Seven centuries ago, Yunus Emre attained to the zenith of the intellectual and aesthetic tradition of Turkish humanism. He gave eloquent specimens of humanitarianism and universalism. He made a poetic plea for peace and the brotherhood of mankind-a call for humanism which is still supremely relevant in today's world convulsing with conflict and war:

Come, let us be friends for once,
Let us make life easy on us,
Let us be lovers and loved ones,
The earth shall be left to no one.

The 13 th Century: A Master Saint Arises:

Hadji Bektash-i Veli

Just what was it about the 13 th century? Why was it able to produce some of the greatest mystics in a short span of time and relatively small geographic region? Amazingly, Mevlana Jelaluddin Rumi, Yunus Emre, and Haji Bektash Veli all arose out of the social and religious conditions of 13 th century Anatolia . While no comprehensive or scholarly discussion is intended here, a brief introduction to the times and the spiritual figure who established the Bektashi lineage of dervishes in Turkey is in order.

John Kingsley Birge, the eminent scholar on Bektashis whose groundbreaking book remains the most in-depth study of the order, describes the conditions that helped to create the mystical and secret religious fraternities in Turkey . Ordinary people in Anatolia during the Seljuk era endured constant warfare, constantly changing political alignments, and waves of immigration, particularly from Central Asia . This instability created the overall climate in which mystical teachings flourished. Due to the Crusades, Christianity and Islam had been in close contact for over a hundred years. In fact, on the frontiers and among the common people, Christian, Islamic, Greek and shamanistic pagan elements blended with Islam to create a uniquely Turkish synthesis of beliefs and customs.

Many of the rural folk and peasantry were isolated and alienated from the central government and “high” culture that developed around the capital cities. The elite and educated learned Persian, the language of literature and arts, and Arabic, the language of Islam. In the cities the tendency toward orthodoxy increased. Among the masses though, religious expression was growing less orthodox and more heretical as the disillusionment with the central government grew. A tendency toward Shiism grew more pronounced.

Following the Mongolian invasions, Turkmen “Babas” (spiritual fathers) started immigrating into Anatolia from Central Asia . These wandering dervishes and mystics were especially influential among the frontier peoples. They spoke Turkish, not Persian or Arabic. Furthermore, their teachings incorporated and preserved many of the old pre-Islamic shamanistic customs. Followers of the great 12 th century Turkish mystic Ahmet Yesevi, their philosophy was anti-materialist and socially and politically active in character. Birge suggests that their philosophy may have appealed to the masses for several reasons. On the one hand, the lack of political security in the 13 th century may have led to a widespread sense of insecurity and a conviction that life was unsettlingly transitory. Leaders desired conquest, especially in the name of religion, and desired plunder from the conquered. In these bloodthirsty times, people sought meaning and a more spiritual outlook on life. In response two spiritual orders were formed in Turkey which would have a great influence over the entire Ottoman era. The Mevlevis (founded by Mevlana Jelaluddin Rumi, were an urban dervish order closely tied to spiritual literature written in Persian. On the other hand the Bektashis were closely related to Turkish village life and the military. The literature of the Bektashis was in the Turkish vernacular of the common people. The founder of the Bektashis, and the order's patron saint, was a wandering Turkmen Baba named Haji Bektash Veli.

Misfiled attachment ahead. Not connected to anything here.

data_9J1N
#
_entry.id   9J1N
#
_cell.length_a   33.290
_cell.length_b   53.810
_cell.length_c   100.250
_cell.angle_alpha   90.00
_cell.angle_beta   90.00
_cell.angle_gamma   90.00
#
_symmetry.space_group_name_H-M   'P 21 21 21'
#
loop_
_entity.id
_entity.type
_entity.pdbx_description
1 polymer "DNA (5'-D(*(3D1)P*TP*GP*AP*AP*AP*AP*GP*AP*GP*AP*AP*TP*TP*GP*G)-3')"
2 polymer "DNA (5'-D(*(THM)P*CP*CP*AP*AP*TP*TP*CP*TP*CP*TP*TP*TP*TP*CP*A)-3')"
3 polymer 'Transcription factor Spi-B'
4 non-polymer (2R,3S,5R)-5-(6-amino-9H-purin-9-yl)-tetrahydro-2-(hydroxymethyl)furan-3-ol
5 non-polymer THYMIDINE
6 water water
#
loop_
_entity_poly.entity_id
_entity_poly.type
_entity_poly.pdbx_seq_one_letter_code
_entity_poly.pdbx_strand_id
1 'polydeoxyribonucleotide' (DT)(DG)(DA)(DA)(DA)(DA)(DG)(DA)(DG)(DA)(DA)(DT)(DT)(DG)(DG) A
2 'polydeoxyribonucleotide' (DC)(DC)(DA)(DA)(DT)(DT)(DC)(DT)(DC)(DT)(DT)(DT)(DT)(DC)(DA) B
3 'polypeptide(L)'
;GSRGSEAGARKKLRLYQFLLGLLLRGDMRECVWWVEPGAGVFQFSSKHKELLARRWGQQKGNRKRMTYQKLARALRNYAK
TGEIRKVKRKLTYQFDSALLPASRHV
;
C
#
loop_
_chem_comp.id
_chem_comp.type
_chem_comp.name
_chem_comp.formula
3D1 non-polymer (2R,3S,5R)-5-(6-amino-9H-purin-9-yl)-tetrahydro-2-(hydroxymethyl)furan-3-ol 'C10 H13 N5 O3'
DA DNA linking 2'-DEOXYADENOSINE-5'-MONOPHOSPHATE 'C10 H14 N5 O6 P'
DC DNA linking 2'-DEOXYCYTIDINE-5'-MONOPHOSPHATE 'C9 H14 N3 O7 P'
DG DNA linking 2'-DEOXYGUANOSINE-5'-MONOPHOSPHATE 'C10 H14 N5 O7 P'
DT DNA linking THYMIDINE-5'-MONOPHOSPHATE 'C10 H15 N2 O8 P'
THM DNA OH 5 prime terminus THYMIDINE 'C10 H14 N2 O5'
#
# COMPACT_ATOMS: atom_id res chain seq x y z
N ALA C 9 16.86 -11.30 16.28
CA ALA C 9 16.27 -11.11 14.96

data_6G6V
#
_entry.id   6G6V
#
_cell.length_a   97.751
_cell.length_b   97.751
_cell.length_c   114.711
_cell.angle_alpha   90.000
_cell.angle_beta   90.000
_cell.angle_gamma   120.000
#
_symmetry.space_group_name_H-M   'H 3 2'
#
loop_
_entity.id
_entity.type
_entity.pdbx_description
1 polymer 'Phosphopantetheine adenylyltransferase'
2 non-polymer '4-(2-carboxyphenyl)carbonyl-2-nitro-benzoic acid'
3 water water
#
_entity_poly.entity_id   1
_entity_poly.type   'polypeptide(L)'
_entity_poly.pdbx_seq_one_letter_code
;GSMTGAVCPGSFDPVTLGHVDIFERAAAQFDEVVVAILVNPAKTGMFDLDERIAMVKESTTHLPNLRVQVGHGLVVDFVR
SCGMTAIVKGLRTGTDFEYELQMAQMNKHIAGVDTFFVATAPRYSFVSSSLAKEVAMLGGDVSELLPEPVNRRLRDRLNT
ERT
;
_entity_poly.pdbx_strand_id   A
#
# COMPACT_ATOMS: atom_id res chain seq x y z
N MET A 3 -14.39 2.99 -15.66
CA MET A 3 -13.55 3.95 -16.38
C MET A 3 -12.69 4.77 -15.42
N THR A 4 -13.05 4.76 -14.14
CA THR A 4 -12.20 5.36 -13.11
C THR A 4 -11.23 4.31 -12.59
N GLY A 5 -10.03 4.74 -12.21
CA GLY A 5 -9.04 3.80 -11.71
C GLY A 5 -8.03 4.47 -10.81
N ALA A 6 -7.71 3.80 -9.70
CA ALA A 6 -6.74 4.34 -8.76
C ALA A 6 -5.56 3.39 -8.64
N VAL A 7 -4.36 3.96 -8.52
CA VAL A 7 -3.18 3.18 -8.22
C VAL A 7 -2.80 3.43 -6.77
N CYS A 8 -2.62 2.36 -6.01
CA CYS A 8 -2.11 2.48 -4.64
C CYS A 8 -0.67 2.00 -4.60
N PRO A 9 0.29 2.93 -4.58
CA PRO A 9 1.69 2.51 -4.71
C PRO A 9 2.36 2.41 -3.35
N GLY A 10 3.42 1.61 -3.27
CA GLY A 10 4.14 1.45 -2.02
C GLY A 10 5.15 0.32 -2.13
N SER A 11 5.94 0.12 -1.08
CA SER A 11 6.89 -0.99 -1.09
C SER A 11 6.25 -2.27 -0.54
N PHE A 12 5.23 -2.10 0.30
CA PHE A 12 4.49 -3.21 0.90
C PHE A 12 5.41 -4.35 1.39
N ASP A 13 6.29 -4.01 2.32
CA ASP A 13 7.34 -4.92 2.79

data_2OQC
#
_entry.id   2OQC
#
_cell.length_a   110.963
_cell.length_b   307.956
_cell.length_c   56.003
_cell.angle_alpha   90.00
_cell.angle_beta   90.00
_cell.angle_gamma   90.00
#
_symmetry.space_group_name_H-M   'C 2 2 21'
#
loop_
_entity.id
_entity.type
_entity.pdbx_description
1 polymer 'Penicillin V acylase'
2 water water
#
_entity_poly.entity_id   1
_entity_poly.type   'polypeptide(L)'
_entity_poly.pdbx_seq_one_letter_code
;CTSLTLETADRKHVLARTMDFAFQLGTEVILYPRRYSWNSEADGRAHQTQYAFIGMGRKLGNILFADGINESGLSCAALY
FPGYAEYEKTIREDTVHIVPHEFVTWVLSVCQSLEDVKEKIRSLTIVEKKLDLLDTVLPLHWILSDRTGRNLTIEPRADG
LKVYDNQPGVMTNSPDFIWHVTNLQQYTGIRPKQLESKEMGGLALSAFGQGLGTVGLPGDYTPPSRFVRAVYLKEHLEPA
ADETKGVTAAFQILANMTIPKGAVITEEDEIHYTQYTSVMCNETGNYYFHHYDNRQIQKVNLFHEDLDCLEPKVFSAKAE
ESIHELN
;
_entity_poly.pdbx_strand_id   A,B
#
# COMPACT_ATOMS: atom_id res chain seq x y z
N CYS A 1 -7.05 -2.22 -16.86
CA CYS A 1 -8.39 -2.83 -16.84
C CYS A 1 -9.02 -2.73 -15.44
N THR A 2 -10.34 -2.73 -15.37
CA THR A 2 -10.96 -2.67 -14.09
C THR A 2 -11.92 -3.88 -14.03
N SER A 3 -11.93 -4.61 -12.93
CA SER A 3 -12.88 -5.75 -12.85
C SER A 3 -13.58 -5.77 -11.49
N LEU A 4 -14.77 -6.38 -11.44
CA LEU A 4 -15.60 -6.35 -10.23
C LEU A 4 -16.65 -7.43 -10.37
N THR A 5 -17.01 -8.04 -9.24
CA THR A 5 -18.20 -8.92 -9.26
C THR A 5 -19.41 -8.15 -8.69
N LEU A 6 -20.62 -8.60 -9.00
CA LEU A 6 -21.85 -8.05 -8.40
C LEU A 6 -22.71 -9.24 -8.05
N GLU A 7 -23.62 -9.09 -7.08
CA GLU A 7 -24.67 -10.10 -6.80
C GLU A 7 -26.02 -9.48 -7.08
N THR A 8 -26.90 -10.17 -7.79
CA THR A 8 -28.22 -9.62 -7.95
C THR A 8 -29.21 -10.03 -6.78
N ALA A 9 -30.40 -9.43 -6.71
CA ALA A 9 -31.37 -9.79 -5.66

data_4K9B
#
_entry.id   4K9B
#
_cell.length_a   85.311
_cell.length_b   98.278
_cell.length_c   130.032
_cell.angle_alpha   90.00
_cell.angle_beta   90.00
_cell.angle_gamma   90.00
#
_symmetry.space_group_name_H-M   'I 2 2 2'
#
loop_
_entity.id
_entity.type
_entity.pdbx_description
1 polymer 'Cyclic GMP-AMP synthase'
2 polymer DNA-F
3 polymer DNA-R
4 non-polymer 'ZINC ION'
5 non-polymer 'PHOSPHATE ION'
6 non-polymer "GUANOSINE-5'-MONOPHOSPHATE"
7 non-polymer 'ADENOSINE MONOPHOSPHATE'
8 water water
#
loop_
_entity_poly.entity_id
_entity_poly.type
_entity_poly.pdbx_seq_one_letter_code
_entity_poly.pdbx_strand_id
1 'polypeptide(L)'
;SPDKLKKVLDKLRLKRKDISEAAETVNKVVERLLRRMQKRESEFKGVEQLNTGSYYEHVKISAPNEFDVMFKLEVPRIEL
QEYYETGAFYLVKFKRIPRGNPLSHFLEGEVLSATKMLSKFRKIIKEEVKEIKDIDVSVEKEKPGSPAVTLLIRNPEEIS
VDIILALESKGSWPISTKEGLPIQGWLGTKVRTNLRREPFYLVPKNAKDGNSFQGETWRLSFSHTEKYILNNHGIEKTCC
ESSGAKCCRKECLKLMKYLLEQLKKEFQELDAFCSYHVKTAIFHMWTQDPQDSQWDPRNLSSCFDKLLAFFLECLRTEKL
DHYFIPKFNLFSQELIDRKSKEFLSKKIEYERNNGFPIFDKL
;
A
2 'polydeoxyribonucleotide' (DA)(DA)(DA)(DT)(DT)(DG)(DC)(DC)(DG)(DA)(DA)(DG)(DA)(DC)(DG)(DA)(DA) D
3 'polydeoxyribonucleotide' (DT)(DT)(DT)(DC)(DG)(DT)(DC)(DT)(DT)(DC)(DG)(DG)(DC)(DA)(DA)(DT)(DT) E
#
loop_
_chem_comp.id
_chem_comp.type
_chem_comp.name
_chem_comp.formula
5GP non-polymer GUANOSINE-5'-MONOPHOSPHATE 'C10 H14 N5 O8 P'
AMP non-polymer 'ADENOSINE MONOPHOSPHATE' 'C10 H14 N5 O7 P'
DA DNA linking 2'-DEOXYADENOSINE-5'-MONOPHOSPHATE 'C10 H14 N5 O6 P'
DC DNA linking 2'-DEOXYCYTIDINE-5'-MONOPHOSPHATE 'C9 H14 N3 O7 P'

Much about the life of Haji Bektash Veli is unknown or shrouded in legend. We know that he came from Khorasan, like many mystics who settled in Anatolia . Khorasan, which is in the region of what is today Eastern Iran and Western Afganistan , was the home of many mystics. Located on the ancient Silk Road , it was at the crossroads of Muslim, Buddhist, Hindu, Christian and Zoroastrian traditions. Haji Bektash was believed to be descended from Ali, and was in the spiritual lineage of Ahmet Yesevi of Turkestan . After journeying for a period of years to Mecca , Damascus and Baghdad , Haji Bektash eventually settled in Turkey . In a century of uncertainty and foment, Haji Bektash Veli gained popularity among the rural and uneducated peoples and gained a reputation, among both Christians and Muslims, of having miraculous powers. The stories of his miracles and feats, as told in the Vilayetname of Haji Bektash (Book of Sainthood) continue as familiar folklore and are a matter of accepted belief to the faithful.

To understand the differences between Haji Bektash Veli and Mevlana Jelaluddin Rumi in the Turkish psyche, visiting the tomb of each is instructive. Mevlana's tomb in Konya is one of the highlights of a trip to Turkey for many Westerners. The entire complex around the tomb daily fills with tourists from all over the world. Devout Muslims journey there. So do spiritual seekers of diverse religious backgrounds, impassioned by the intoxicating mystical poetry. Nevertheless, the atmosphere is serious and reverential. Religious artifacts are under glass, museum-like, and the visitor is moved through the rooms in a sea of humanity. The experience is replete with picture taking and loud conversations.